In Apalachin at Riverside Cemetery, new Trustee JoAnn Walter placed a wreath at her World War II father's grave, and another at Civil War fallen hero David B. Brown's grave. David's story is one of many that make the message of Wreaths Across America so important. David died at the Battle of Fredericksburg on Dec. 13, 1862, and it is her understanding he also fought at Antietam just three months before that. Walter placed the remembrance wreath on Thursday, Dec. 13, the 150th anniversary.

Walter says she likes the concept of Adopt a Grave. She says in a way she feels as though she's adopted David B. Brown. She says when she visits Riverside to check things out, not only does she stop by her dad's grave and her own son's grave, but she takes the time to walk to the opposite side of the cemetery to check on David Brown.

As a Riverside Cemetery trustee, she has started the process of helping Riverside be nominated for the State Historic Registry.

In Waverly, at three war memorials and four cemeteries, the VFW and American Legion and Friends of the Waverly Cemetery Group held a wreath laying ceremony that included a prayer, rifle salute and taps in honor of all war veterans. Three Waverly churches - First Baptist, First Presbyterian and United Methodist - rang their church bells at noon.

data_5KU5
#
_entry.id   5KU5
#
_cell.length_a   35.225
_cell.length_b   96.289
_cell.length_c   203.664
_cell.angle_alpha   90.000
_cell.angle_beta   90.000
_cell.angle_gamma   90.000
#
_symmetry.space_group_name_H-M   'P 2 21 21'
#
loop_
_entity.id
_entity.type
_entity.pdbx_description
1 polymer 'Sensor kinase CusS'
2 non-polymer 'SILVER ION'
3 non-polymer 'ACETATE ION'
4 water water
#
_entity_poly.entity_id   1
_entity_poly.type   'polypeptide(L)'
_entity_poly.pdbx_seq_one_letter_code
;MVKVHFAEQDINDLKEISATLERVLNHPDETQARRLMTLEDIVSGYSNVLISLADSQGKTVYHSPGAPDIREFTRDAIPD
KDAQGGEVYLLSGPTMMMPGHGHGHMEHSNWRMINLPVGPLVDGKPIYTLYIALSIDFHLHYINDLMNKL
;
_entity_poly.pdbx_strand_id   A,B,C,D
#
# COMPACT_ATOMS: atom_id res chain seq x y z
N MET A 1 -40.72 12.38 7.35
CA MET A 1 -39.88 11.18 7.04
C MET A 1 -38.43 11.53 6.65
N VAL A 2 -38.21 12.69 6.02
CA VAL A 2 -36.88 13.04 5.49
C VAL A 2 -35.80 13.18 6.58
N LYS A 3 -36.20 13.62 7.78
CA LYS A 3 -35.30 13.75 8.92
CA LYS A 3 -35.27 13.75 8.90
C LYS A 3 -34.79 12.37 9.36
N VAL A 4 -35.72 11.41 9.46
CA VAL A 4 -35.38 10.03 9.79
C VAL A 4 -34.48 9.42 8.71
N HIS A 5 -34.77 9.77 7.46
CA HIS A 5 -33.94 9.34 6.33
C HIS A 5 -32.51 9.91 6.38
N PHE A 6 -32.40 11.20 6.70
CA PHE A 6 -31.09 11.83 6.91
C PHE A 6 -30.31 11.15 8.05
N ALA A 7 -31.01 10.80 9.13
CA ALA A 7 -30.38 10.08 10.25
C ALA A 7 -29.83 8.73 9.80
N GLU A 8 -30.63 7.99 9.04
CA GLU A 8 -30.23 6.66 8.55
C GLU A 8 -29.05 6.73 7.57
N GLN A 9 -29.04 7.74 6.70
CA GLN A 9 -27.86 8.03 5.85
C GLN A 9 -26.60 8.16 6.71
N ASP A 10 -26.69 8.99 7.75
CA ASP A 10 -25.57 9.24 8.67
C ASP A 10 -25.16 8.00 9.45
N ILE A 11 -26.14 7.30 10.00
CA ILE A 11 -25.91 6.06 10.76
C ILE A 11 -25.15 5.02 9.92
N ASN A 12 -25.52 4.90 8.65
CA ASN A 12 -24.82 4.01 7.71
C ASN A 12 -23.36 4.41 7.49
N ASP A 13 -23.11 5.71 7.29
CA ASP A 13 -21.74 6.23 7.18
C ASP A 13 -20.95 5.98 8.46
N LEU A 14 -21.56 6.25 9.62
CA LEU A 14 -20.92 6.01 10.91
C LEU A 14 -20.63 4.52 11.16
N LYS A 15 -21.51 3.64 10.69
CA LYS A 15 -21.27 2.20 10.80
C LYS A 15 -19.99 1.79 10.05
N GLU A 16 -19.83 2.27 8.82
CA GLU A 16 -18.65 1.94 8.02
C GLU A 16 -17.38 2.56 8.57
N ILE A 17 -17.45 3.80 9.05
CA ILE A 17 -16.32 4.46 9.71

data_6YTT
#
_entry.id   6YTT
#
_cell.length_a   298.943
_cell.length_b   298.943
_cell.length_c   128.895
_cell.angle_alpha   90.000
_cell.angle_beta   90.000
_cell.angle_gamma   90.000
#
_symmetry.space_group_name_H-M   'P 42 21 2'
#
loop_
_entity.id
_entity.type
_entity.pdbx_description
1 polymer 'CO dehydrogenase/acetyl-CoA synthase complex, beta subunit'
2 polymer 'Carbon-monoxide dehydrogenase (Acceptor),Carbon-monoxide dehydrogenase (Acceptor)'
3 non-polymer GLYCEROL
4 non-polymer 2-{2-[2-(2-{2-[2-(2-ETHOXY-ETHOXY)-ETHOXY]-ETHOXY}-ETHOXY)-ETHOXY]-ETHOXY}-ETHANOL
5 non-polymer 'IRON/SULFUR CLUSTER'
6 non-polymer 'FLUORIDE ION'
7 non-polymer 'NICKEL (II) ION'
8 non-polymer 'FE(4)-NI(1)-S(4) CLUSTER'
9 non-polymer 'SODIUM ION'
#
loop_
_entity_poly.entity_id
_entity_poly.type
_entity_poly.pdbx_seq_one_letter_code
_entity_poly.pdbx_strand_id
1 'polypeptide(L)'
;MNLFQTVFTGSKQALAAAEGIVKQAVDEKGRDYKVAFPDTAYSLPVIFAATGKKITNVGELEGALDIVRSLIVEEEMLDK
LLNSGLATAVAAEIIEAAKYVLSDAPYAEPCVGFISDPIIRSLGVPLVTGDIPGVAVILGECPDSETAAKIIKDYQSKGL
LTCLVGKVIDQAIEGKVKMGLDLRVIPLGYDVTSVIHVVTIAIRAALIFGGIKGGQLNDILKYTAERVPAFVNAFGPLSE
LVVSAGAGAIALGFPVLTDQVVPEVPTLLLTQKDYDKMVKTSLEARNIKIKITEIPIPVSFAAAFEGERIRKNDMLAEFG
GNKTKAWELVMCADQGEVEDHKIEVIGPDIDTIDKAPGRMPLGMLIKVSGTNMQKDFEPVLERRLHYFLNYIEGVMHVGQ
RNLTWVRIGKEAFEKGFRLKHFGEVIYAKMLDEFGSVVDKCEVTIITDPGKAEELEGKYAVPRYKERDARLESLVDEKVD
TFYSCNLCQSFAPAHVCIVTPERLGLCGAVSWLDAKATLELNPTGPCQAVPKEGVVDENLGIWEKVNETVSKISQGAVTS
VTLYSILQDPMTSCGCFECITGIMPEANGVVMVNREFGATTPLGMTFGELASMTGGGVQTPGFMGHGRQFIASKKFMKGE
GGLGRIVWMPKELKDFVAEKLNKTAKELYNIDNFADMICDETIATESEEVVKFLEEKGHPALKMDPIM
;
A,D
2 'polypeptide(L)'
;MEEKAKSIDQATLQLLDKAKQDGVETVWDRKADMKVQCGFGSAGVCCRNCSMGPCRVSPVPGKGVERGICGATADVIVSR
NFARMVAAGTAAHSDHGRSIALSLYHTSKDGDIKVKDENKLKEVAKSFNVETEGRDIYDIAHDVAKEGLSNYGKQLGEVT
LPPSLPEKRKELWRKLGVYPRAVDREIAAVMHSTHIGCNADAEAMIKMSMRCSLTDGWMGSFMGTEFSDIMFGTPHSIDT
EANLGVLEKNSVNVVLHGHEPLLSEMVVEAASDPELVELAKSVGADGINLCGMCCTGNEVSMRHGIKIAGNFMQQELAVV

Waverly Coordinator Ron Keene says the group is hoping that this is going to be even bigger next year. He felt the volley and taps got a lot of attention. He added that more people in Waverly put more wreaths on veteran graves this year because of press coverage.

Next year, Keene says, they are hoping to get outside the village in the Town of Barton to place wreaths on veteran graves. He says there is a need for all our towns and villages in Tioga County and across the border in Bradford County to start working together and get behind this Wreaths Across America project.

Before the wreath service, a moment of silence remembered the 20 school children and six adults killed at Sandy Hook Elementary School in Newtown, Conn. The Senior Pastor of the First Baptist Church of Owego gave the prayer. Flags at the Tioga County Veterans Memorial were at half staff by presidential proclamation.